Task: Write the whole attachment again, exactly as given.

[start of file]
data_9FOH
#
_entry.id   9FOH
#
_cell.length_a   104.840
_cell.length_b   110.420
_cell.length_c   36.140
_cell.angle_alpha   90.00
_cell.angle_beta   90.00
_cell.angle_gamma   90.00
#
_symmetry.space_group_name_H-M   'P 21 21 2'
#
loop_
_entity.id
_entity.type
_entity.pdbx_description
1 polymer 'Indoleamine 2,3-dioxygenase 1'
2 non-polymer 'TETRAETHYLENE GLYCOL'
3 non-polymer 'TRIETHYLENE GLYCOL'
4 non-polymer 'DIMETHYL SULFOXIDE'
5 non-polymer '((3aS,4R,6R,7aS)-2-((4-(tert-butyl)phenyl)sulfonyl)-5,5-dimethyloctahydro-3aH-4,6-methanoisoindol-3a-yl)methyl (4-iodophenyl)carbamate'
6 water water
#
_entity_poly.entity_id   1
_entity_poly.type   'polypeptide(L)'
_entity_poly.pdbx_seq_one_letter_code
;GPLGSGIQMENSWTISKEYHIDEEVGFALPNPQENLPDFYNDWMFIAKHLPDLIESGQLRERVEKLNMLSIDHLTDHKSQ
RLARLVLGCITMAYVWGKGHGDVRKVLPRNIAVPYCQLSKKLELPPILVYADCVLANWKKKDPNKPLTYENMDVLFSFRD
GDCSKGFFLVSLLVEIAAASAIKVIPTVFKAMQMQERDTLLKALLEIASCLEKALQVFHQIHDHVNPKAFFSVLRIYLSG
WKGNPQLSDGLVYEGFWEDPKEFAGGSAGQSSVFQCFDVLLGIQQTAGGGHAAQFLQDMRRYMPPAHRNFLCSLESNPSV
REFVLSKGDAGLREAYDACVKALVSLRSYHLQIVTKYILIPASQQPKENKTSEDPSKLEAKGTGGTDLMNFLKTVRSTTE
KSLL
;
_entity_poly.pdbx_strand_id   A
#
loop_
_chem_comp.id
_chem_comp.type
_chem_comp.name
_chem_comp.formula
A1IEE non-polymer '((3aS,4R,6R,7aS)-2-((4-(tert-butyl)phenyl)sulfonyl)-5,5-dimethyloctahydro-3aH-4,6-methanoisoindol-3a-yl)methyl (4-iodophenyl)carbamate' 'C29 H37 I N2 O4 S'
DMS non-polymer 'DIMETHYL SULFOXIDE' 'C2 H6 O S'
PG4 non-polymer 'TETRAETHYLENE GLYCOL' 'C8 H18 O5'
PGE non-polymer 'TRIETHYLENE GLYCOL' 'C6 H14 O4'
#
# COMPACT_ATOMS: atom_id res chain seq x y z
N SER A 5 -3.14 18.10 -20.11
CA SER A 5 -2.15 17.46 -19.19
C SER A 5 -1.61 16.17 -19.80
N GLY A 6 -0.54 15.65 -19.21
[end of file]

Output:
data_9FOH
#
_entry.id   9FOH
#
_cell.length_a   104.840
_cell.length_b   110.420
_cell.length_c   36.140
_cell.angle_alpha   90.00
_cell.angle_beta   90.00
_cell.angle_gamma   90.00
#
_symmetry.space_group_name_H-M   'P 21 21 2'
#
loop_
_entity.id
_entity.type
_entity.pdbx_description
1 polymer 'Indoleamine 2,3-dioxygenase 1'
2 non-polymer 'TETRAETHYLENE GLYCOL'
3 non-polymer 'TRIETHYLENE GLYCOL'
4 non-polymer 'DIMETHYL SULFOXIDE'
5 non-polymer '((3aS,4R,6R,7aS)-2-((4-(tert-butyl)phenyl)sulfonyl)-5,5-dimethyloctahydro-3aH-4,6-methanoisoindol-3a-yl)methyl (4-iodophenyl)carbamate'
6 water water
#
_entity_poly.entity_id   1
_entity_poly.type   'polypeptide(L)'
_entity_poly.pdbx_seq_one_letter_code
;GPLGSGIQMENSWTISKEYHIDEEVGFALPNPQENLPDFYNDWMFIAKHLPDLIESGQLRERVEKLNMLSIDHLTDHKSQ
RLARLVLGCITMAYVWGKGHGDVRKVLPRNIAVPYCQLSKKLELPPILVYADCVLANWKKKDPNKPLTYENMDVLFSFRD
GDCSKGFFLVSLLVEIAAASAIKVIPTVFKAMQMQERDTLLKALLEIASCLEKALQVFHQIHDHVNPKAFFSVLRIYLSG
WKGNPQLSDGLVYEGFWEDPKEFAGGSAGQSSVFQCFDVLLGIQQTAGGGHAAQFLQDMRRYMPPAHRNFLCSLESNPSV
REFVLSKGDAGLREAYDACVKALVSLRSYHLQIVTKYILIPASQQPKENKTSEDPSKLEAKGTGGTDLMNFLKTVRSTTE
KSLL
;
_entity_poly.pdbx_strand_id   A
#
loop_
_chem_comp.id
_chem_comp.type
_chem_comp.name
_chem_comp.formula
A1IEE non-polymer '((3aS,4R,6R,7aS)-2-((4-(tert-butyl)phenyl)sulfonyl)-5,5-dimethyloctahydro-3aH-4,6-methanoisoindol-3a-yl)methyl (4-iodophenyl)carbamate' 'C29 H37 I N2 O4 S'
DMS non-polymer 'DIMETHYL SULFOXIDE' 'C2 H6 O S'
PG4 non-polymer 'TETRAETHYLENE GLYCOL' 'C8 H18 O5'
PGE non-polymer 'TRIETHYLENE GLYCOL' 'C6 H14 O4'
#
# COMPACT_ATOMS: atom_id res chain seq x y z
N SER A 5 -3.14 18.10 -20.11
CA SER A 5 -2.15 17.46 -19.19
C SER A 5 -1.61 16.17 -19.80
N GLY A 6 -0.54 15.65 -19.21